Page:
The Loss Of A Pet Is A Big Deal And More People Need To Realize That
Oftentimes, when someone loses a pet, they’ll receive messages of condolences and lots of sympathy– but sadly, not all people understand the gravity of this loss. Some people may say (yes, out loud) that it’s ‘not like you lost an actual family member.’ That this death is in no way comparable to the loss of a human that you love. But for the person that is grieving, those sentiments feel like daggers to the heart.
The simple truth is: Losing a pet is a HUGE deal.
Many families consider their pet to be just as much a part of the family as any human member. Their dog or cat (or other beloved creature) is there for them during times of need. What better way to cure a bad day than to get a slobbery kiss from your dog? Or to hear that comforting purr while your kitty lays beside you?
Pet ownership isn’t about ownership at all. It’s a mutual relationship that has the deepest emotions at the core of its foundation.
But not all people feel this way. Some people may not have pets of their own or they have pets but their relationship with them is different. That is why it’s important to put this out there, and share this article, so others can try to understand what it is like to lose someone you love so deeply.
If someone you know is grieving the loss of their beloved pet, here are some things to consider to help them through the painful process:
Be Gentle With Your Words
Words can hurt. Even though we’re taught at an early age that words do not cause us physical harm, that assumption is totally untrue. What we say matters. If a friend or a loved one has lost a pet, be mindful of what you say to them.
Telling a grieving human that they should just ‘get over it,’ is the worst thing you can say. Would anyone want to be told to get over it if they lost a human family member?
Accept And Respect Their Bond
Many families with pets include their fur-kids in their daily activities. Pet owners will often eat dinner while their dog is chowing down on his meal. Plenty of pet owners walk their dogs multiple times a day. Some may even take them hiking, to the dog park, or for boat rides. Doing things with a pet at one’s side can make the day complete. When these pets are suddenly absent, those days are never the same.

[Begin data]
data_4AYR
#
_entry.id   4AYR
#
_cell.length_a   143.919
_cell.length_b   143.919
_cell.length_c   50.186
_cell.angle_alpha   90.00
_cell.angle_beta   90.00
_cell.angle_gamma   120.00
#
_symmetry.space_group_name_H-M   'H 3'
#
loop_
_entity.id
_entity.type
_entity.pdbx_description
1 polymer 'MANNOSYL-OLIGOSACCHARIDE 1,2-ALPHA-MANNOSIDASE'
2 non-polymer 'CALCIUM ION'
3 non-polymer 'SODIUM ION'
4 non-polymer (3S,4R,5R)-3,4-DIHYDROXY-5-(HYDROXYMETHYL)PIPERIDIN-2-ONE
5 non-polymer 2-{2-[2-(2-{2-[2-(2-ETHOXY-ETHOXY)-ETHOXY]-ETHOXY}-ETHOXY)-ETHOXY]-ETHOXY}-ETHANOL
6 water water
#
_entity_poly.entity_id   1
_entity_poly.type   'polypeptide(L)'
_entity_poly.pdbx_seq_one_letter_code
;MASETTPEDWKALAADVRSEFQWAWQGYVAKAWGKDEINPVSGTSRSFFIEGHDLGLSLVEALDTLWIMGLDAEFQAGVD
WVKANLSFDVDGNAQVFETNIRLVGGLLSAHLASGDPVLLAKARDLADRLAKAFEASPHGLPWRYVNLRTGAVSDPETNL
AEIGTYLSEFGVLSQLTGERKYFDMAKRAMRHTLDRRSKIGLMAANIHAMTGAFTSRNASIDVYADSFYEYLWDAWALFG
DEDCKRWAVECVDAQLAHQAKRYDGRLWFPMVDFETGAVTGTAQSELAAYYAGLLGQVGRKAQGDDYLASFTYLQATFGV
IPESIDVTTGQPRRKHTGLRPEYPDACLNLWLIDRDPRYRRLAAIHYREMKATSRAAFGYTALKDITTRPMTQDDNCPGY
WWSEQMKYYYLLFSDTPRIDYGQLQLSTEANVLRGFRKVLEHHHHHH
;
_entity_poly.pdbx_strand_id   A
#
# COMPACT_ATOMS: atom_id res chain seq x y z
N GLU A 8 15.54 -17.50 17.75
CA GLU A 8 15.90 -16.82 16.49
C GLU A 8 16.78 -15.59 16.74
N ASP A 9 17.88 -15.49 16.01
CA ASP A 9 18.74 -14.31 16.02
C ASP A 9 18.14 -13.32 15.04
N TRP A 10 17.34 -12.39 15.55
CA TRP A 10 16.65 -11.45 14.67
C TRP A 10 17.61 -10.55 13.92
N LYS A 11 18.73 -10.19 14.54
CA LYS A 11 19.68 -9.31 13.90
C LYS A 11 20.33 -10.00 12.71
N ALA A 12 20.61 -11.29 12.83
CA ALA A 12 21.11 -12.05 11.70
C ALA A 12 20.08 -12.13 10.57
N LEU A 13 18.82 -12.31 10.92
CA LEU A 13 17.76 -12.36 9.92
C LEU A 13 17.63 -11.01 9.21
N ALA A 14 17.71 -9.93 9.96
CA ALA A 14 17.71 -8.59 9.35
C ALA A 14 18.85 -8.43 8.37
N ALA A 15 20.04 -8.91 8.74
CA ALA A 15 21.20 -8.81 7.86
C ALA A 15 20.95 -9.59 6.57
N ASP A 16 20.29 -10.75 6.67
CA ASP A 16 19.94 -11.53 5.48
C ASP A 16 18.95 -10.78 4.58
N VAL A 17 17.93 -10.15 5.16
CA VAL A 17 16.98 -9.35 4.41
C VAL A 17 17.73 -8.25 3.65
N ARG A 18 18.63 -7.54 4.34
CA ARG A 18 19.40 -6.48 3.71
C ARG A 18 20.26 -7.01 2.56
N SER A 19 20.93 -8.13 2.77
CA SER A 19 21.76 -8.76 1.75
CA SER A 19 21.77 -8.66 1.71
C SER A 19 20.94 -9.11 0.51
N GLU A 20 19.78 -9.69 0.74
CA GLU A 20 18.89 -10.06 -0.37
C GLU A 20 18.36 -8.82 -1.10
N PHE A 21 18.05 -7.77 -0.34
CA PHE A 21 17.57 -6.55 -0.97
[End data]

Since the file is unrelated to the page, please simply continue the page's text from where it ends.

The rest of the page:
When routines change, there is an actual void left in one’s life. Be mindful of that. See if you can go for walks with your grieving friend or loved one. Offer to keep them company on rough days. Be there for them because they surely need it.
In many cases, people assume that it’s helpful to urge the grieving party to just go out and adopt a new pet. THIS IS A TERRIBLE IDEA! It is healthy to grieve and it is healthy to take the time that is needed to heal, as much as one can, before considering new pet adoption. Respect that there was a deep, everlasting bond that can’t just be magically replaced.
Try To Understand The Grieving Process
Grieving a death has no time limit. There are no exact rules. Respect this. Make sure others you know respect this as well. No one really ‘gets over’ the loss of a family member but time does make things more tolerable.
If someone is in the height of their grief, just be there to listen. They may want to reminisce about some fond memories they have. They may want to show you their favorite photos. Be receptive and be patient.
Being kind can go a long way and remember that each experience is unique. Don’t assume that your grieving process is going to be the same as someone else’s. That’s not how things work.
The reality is– losing a pet is devastating. The best thing you can do, as a good friend, is to offer a shoulder to cry on. Be there to lend an ear. Be a sounding board if they need to vent. Just do your best and remember that grief is not a one-size-fits-all process.
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Story: Man’s About To Return Shelter Dog When He Reads Previous Owner’s Note
A man had finally settled into his new town, but something still felt missing from his life. He thought getting a companion in the form of a shelter dog might help. So he did just that. He went to the shelter where a black Lab named Reggie needed a home. But they didn’t hit it off right away.
The man gave it two weeks (the amount of time the shelter said it may take for the dog to adjust to his new home), but it just wasn’t working out. Maybe it was the fact he was also trying to adjust to a new situation. Maybe they were too much alike. But then the man started going through Reggie’s stuff, and that’s when he was reminded of a letter the previous owner had left with the dog. That’s what would end up changing their lives dramatically.
What an amazingly beautiful story. It’s all going to work out for Tank and his new owner. 🙂